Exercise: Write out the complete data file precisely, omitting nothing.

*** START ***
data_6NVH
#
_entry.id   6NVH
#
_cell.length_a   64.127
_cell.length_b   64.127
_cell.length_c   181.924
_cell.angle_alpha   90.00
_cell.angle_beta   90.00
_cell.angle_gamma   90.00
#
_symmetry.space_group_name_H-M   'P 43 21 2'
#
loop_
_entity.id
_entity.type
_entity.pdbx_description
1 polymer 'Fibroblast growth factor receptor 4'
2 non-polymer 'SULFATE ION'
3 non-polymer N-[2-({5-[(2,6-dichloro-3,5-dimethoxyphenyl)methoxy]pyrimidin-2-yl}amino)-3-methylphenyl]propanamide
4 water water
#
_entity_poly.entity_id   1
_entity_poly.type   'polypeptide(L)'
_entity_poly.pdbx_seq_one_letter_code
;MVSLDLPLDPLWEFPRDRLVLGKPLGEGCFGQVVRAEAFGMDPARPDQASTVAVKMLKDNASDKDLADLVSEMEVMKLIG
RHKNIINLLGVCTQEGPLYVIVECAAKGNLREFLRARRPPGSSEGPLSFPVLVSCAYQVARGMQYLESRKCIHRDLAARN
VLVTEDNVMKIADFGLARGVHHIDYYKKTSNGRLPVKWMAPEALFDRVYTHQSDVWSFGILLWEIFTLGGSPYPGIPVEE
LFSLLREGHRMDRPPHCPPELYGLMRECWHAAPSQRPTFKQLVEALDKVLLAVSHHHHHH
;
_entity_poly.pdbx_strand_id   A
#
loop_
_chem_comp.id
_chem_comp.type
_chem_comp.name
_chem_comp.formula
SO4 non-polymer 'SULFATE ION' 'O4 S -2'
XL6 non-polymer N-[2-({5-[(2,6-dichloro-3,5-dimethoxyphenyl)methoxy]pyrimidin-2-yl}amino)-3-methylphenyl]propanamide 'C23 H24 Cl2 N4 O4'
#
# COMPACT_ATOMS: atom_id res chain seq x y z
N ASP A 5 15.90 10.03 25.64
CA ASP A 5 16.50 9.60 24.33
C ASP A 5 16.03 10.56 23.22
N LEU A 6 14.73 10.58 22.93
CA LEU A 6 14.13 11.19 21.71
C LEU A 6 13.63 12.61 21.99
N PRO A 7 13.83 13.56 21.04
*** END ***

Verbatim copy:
data_6NVH
#
_entry.id   6NVH
#
_cell.length_a   64.127
_cell.length_b   64.127
_cell.length_c   181.924
_cell.angle_alpha   90.00
_cell.angle_beta   90.00
_cell.angle_gamma   90.00
#
_symmetry.space_group_name_H-M   'P 43 21 2'
#
loop_
_entity.id
_entity.type
_entity.pdbx_description
1 polymer 'Fibroblast growth factor receptor 4'
2 non-polymer 'SULFATE ION'
3 non-polymer N-[2-({5-[(2,6-dichloro-3,5-dimethoxyphenyl)methoxy]pyrimidin-2-yl}amino)-3-methylphenyl]propanamide
4 water water
#
_entity_poly.entity_id   1
_entity_poly.type   'polypeptide(L)'
_entity_poly.pdbx_seq_one_letter_code
;MVSLDLPLDPLWEFPRDRLVLGKPLGEGCFGQVVRAEAFGMDPARPDQASTVAVKMLKDNASDKDLADLVSEMEVMKLIG
RHKNIINLLGVCTQEGPLYVIVECAAKGNLREFLRARRPPGSSEGPLSFPVLVSCAYQVARGMQYLESRKCIHRDLAARN
VLVTEDNVMKIADFGLARGVHHIDYYKKTSNGRLPVKWMAPEALFDRVYTHQSDVWSFGILLWEIFTLGGSPYPGIPVEE
LFSLLREGHRMDRPPHCPPELYGLMRECWHAAPSQRPTFKQLVEALDKVLLAVSHHHHHH
;
_entity_poly.pdbx_strand_id   A
#
loop_
_chem_comp.id
_chem_comp.type
_chem_comp.name
_chem_comp.formula
SO4 non-polymer 'SULFATE ION' 'O4 S -2'
XL6 non-polymer N-[2-({5-[(2,6-dichloro-3,5-dimethoxyphenyl)methoxy]pyrimidin-2-yl}amino)-3-methylphenyl]propanamide 'C23 H24 Cl2 N4 O4'
#
# COMPACT_ATOMS: atom_id res chain seq x y z
N ASP A 5 15.90 10.03 25.64
CA ASP A 5 16.50 9.60 24.33
C ASP A 5 16.03 10.56 23.22
N LEU A 6 14.73 10.58 22.93
CA LEU A 6 14.13 11.19 21.71
C LEU A 6 13.63 12.61 21.99
N PRO A 7 13.83 13.56 21.04